In reaction conditions that favor a SN1 reaction mechanism the intermediate is a carbocation for which several resonance structures are possible. This explains the product distribution (or product spread) after recombination with nucleophile Y. This type of process is called an SN1' substitution.
Alternatively, it is possible for nucleophile to attack directly at the allylic position, displacing the leaving group in a single step, in a process referred to as SN2' substitution. This is likely in cases when the allyl compound is unhindered, and a strong nucleophile is used. The products will be similar to those seen with SN1' substitution. Thus reaction of 1-chloro-2-butene with sodium hydroxide gives a mixture of 2-buten-1-ol and 1-buten-3-ol:
Nevertheless, the product in which the OH group is on the primary atom is minor. In the substitution of 1-chloro-3-methyl-2-butene, the tertiary 2-methyl-3-buten-2-ol is produced in a yield of 85%, while that for the primary 3-methyl-2-buten-1-ol is 15%.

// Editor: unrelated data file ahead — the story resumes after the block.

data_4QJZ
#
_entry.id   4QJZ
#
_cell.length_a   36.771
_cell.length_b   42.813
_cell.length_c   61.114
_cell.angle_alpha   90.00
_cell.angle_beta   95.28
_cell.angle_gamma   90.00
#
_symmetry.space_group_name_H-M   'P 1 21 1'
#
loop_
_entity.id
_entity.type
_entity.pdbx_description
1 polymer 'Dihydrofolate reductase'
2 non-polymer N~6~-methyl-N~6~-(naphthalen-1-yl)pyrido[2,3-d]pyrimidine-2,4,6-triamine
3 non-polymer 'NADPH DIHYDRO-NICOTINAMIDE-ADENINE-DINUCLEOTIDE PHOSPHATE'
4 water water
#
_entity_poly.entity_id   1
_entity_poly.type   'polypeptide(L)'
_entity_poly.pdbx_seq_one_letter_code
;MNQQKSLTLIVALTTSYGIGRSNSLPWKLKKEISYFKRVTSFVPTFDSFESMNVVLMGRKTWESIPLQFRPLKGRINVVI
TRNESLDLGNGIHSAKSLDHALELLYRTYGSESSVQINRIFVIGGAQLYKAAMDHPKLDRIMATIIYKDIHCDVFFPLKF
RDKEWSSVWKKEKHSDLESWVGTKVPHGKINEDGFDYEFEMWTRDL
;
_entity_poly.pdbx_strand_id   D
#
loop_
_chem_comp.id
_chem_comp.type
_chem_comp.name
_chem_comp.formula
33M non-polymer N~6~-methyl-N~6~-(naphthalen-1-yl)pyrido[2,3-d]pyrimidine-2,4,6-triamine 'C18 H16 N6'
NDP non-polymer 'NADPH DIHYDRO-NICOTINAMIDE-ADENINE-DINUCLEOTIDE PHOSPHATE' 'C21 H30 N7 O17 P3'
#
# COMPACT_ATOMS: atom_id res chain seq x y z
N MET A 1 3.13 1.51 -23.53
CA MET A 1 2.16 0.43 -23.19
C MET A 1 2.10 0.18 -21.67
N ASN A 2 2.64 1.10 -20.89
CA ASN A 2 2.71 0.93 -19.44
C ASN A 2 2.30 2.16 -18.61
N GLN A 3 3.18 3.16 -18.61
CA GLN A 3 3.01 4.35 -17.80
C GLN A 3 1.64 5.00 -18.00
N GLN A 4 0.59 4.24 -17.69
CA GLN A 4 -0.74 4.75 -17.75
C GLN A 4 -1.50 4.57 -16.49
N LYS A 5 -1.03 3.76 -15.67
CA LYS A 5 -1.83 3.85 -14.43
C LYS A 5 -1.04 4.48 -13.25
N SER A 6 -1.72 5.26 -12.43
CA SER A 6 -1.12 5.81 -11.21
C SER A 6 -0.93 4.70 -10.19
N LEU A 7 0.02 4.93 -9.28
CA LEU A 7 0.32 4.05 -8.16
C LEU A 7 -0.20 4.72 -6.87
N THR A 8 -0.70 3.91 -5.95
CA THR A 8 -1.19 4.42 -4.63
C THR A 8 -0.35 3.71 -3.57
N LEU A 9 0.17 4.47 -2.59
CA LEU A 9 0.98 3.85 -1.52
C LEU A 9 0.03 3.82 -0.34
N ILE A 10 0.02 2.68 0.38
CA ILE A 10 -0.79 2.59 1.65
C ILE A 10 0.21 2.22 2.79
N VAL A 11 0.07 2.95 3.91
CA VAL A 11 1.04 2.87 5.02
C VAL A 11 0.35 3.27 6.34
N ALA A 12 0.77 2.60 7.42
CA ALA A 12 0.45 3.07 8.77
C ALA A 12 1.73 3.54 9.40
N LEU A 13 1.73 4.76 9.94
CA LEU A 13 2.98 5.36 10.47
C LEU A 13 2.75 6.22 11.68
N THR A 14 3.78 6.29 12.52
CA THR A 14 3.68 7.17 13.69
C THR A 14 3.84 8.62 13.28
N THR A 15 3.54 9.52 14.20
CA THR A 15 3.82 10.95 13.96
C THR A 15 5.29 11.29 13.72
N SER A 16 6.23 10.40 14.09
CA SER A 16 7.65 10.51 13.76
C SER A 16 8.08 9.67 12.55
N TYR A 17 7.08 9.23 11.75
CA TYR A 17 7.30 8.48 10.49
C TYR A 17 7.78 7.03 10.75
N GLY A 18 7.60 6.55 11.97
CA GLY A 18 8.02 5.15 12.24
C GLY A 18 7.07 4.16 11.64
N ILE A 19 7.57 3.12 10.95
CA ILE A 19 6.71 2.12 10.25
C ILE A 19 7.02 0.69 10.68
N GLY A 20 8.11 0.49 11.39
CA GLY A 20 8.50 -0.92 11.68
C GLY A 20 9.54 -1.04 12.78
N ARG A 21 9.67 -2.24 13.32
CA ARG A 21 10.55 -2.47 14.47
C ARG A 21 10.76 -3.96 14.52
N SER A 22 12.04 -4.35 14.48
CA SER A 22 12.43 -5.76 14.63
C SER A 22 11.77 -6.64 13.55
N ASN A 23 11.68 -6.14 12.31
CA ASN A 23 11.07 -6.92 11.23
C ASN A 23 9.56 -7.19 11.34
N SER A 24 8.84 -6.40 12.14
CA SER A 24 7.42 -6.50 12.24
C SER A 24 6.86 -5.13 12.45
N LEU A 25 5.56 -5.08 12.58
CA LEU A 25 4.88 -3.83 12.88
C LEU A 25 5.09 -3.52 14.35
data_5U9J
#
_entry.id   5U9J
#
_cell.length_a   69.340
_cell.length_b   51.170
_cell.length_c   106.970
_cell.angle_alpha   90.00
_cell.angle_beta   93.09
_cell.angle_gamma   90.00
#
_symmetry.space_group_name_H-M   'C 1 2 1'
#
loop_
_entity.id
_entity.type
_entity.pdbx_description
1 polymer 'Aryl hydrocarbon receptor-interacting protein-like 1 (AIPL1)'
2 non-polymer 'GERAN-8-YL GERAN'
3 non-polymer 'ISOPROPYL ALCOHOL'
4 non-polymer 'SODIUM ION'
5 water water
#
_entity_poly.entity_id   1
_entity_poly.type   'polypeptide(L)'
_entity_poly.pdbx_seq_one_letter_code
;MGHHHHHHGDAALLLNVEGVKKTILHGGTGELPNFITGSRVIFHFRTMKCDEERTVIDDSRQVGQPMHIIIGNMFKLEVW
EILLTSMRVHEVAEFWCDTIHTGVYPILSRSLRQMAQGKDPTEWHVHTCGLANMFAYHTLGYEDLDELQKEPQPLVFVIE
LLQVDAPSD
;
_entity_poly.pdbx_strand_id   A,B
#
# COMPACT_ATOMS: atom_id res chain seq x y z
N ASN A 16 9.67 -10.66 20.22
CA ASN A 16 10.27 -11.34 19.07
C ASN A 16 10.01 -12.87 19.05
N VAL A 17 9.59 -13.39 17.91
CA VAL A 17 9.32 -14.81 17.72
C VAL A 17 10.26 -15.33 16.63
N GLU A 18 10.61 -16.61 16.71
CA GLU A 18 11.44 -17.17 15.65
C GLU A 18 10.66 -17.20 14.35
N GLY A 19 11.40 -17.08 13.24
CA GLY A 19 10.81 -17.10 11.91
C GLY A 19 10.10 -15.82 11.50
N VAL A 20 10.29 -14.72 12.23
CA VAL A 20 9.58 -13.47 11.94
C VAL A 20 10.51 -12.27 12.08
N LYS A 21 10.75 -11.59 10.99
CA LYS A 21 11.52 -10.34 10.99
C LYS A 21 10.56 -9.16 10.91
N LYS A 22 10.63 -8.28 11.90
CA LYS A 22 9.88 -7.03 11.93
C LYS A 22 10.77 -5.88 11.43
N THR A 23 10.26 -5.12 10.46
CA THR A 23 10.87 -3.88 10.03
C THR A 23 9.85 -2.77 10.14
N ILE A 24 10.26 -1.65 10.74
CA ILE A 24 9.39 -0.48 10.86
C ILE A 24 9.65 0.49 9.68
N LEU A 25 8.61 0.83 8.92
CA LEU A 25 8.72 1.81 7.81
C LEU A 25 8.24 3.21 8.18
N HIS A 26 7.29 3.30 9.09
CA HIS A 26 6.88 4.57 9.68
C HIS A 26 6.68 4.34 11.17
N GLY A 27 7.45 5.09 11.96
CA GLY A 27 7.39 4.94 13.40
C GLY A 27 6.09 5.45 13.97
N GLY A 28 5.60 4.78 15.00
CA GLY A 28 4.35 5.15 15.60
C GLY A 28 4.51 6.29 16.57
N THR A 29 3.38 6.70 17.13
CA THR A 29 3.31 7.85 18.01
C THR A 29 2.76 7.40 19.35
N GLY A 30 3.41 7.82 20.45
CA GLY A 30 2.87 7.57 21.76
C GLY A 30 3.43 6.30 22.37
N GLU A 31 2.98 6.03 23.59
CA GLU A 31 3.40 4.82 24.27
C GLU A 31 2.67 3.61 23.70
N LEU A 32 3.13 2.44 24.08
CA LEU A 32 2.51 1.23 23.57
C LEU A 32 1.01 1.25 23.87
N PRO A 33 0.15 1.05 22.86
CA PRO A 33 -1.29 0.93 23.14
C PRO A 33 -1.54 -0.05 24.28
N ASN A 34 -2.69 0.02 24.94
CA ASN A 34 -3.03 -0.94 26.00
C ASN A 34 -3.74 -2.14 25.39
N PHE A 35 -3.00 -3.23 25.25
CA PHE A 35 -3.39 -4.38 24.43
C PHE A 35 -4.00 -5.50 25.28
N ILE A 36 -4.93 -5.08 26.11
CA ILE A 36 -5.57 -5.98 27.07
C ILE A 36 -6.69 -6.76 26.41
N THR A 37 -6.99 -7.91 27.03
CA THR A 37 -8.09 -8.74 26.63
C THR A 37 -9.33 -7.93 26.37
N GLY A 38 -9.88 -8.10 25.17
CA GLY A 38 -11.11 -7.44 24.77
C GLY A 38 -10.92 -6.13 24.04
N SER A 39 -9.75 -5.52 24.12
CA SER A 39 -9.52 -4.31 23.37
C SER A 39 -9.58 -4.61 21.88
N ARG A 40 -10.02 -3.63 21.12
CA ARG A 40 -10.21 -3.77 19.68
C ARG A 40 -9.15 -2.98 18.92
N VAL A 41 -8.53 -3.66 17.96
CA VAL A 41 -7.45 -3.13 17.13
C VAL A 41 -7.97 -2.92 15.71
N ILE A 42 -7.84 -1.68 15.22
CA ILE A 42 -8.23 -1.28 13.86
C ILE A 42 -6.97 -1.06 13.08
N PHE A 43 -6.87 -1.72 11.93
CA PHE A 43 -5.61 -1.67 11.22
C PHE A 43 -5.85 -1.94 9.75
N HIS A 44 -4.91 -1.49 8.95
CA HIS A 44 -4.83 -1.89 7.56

In the first step of this macrocyclization the thiol group in one end of 1,5-pentanedithiol reacts with the butadiene tail in 1 to the enone 2 in an allylic shift with a sulfone leaving group which reacts further with the other end in a conjugate addition reaction.
In one study the allylic shift was applied twice in a ring system:
In this reaction sequence a Jacobson epoxidation adds an epoxy group to a diene which serves as the leaving group in reaction with the pyrazole nucleophile. The second nucleophile is methylmagnesium bromide expulsing the pyrazole group.
Examples of allylic shifts:
The hydride is lithium aluminium hydride and the leaving group a phosphonium salt. The product contains a new exocyclic double bond. Only when the cyclohexane ring is properly substituted will the proton add in a trans position with respect to the adjacent methyl group. A conceptually related reaction is the Whiting reaction forming dienes.